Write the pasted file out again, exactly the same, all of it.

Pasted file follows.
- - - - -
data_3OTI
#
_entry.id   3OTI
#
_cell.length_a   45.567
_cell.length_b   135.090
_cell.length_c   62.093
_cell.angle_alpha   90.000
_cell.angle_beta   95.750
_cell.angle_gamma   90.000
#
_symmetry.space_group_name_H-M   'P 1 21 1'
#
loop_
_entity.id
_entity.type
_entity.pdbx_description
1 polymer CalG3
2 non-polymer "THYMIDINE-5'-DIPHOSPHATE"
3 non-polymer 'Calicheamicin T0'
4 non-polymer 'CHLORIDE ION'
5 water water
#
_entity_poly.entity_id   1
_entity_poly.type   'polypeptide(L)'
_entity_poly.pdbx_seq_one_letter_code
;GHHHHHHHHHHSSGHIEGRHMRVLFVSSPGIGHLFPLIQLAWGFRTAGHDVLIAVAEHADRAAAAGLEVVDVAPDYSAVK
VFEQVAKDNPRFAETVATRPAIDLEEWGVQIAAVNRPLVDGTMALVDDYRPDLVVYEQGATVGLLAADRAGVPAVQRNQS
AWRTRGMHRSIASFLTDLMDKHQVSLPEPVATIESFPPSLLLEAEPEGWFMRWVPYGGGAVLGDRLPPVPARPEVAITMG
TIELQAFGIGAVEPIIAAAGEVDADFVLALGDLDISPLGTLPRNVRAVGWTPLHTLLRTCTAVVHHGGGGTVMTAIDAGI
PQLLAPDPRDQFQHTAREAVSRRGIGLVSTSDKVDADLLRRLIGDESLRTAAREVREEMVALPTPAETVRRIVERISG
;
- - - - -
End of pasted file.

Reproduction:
data_3OTI
#
_entry.id   3OTI
#
_cell.length_a   45.567
_cell.length_b   135.090
_cell.length_c   62.093
_cell.angle_alpha   90.000
_cell.angle_beta   95.750
_cell.angle_gamma   90.000
#
_symmetry.space_group_name_H-M   'P 1 21 1'
#
loop_
_entity.id
_entity.type
_entity.pdbx_description
1 polymer CalG3
2 non-polymer "THYMIDINE-5'-DIPHOSPHATE"
3 non-polymer 'Calicheamicin T0'
4 non-polymer 'CHLORIDE ION'
5 water water
#
_entity_poly.entity_id   1
_entity_poly.type   'polypeptide(L)'
_entity_poly.pdbx_seq_one_letter_code
;GHHHHHHHHHHSSGHIEGRHMRVLFVSSPGIGHLFPLIQLAWGFRTAGHDVLIAVAEHADRAAAAGLEVVDVAPDYSAVK
VFEQVAKDNPRFAETVATRPAIDLEEWGVQIAAVNRPLVDGTMALVDDYRPDLVVYEQGATVGLLAADRAGVPAVQRNQS
AWRTRGMHRSIASFLTDLMDKHQVSLPEPVATIESFPPSLLLEAEPEGWFMRWVPYGGGAVLGDRLPPVPARPEVAITMG
TIELQAFGIGAVEPIIAAAGEVDADFVLALGDLDISPLGTLPRNVRAVGWTPLHTLLRTCTAVVHHGGGGTVMTAIDAGI
PQLLAPDPRDQFQHTAREAVSRRGIGLVSTSDKVDADLLRRLIGDESLRTAAREVREEMVALPTPAETVRRIVERISG
;